The Brooklands Double Twelve Motorsport Festival 2013 will be staged 15-16 June at Brooklands in Surrey, England.
Following the success of the Festival in 2012, which saw over 5,500 people attend the two-day event, the Double Twelve will return in 2013 on the weekend closest to the Anniversary of its original opening date of 17th June 1907. Organised in association with the Vintage Sports-Car Club, next year’s running of the Brooklands Double Twelve is again expected to be the biggest motoring competition at Brooklands since 1939.
The structure of the competitions in 2013 is changing to encourage entrants to enjoy a full weekend of motoring competition, but if competitors can only make one day, then there is still an opportunity to take part in one of the unique competitions that have been designed to cater for all tastes. There will be three stand-alone events in 2013:
- The Double Twelve Speed Trials on the Mercedes-Benz World circuit on Saturday 15th June
- The Double Twelve Concours held on Saturday 15th and Sunday 16th June
- The Double Twelve Driving Tests on Sunday 16th June
Each event will have its own class winners, but to achieve a Brooklands Double Twelve award, an entrant must compete in any two of the three events and the combined scores of these two events will decide their Double Twelve placing.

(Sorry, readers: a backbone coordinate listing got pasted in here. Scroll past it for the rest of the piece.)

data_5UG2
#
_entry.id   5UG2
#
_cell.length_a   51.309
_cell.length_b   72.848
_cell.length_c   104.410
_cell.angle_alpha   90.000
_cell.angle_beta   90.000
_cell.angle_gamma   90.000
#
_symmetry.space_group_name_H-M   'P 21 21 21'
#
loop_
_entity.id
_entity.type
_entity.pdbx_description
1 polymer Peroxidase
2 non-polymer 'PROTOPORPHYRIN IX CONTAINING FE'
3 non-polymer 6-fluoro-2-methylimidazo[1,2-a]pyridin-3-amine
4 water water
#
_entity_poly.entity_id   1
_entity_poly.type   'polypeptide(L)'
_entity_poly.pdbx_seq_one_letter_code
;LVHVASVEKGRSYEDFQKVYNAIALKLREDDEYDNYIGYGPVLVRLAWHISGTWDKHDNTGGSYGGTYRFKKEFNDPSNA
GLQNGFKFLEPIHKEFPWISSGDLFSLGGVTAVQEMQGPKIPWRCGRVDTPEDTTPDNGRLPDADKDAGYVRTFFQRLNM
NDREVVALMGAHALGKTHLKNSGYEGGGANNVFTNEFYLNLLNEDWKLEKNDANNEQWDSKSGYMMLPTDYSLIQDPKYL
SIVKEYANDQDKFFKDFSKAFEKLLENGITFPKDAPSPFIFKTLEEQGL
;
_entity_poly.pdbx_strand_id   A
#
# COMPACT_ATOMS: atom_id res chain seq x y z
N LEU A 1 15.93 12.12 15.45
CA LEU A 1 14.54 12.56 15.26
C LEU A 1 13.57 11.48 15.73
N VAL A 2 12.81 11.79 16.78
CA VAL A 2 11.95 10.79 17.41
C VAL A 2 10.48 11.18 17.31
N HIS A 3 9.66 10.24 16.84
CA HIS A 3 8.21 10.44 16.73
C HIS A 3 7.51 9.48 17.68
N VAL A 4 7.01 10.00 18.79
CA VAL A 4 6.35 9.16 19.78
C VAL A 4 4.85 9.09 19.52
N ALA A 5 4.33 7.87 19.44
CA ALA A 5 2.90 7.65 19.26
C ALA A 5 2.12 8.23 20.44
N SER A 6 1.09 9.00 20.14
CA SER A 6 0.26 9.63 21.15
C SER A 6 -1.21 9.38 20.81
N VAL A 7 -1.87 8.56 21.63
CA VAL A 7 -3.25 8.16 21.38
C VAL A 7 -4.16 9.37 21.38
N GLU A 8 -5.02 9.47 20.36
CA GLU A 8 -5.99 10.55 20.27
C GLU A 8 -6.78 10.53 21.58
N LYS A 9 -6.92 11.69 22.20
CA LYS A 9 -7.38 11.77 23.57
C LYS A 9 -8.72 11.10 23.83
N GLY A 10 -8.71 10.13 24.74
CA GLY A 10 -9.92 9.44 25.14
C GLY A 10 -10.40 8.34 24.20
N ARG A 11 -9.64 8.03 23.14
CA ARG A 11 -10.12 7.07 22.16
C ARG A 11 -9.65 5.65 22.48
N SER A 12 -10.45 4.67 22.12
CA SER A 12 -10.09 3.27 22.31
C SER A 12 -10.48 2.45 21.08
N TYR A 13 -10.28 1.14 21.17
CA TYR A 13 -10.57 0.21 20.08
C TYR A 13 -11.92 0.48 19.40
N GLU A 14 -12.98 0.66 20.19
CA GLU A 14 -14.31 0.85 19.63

(See Brooklands Double Twelve Motorsport Festival 2012 – Photo Gallery)
Entry fees for the Speed Trials are £100, while the Driving Tests and Concours are £50. When two events are entered, the fees are £110 for the Speed Trials and one other event or a combined £60 for participating in both the Concours and Driving Tests. It will not be possible to enter all three events due to timing restrictions and priority will be given to people entering more than one event.
As well as the main competitions, the Test Hill Challenge will also take place on Saturday and Sunday. This will involve everything from Sinclair C5s, bicycles and motorcycles to giant pre-war racing cars and running races for energetic children up the punishing 352ft (107m) concrete slope. Some vehicles may even head down the Hill in a test of their brakes.
For more information, visit www.brooklandsmuseum.com.
[Source: Brooklands Museum; photo: Tim Scott]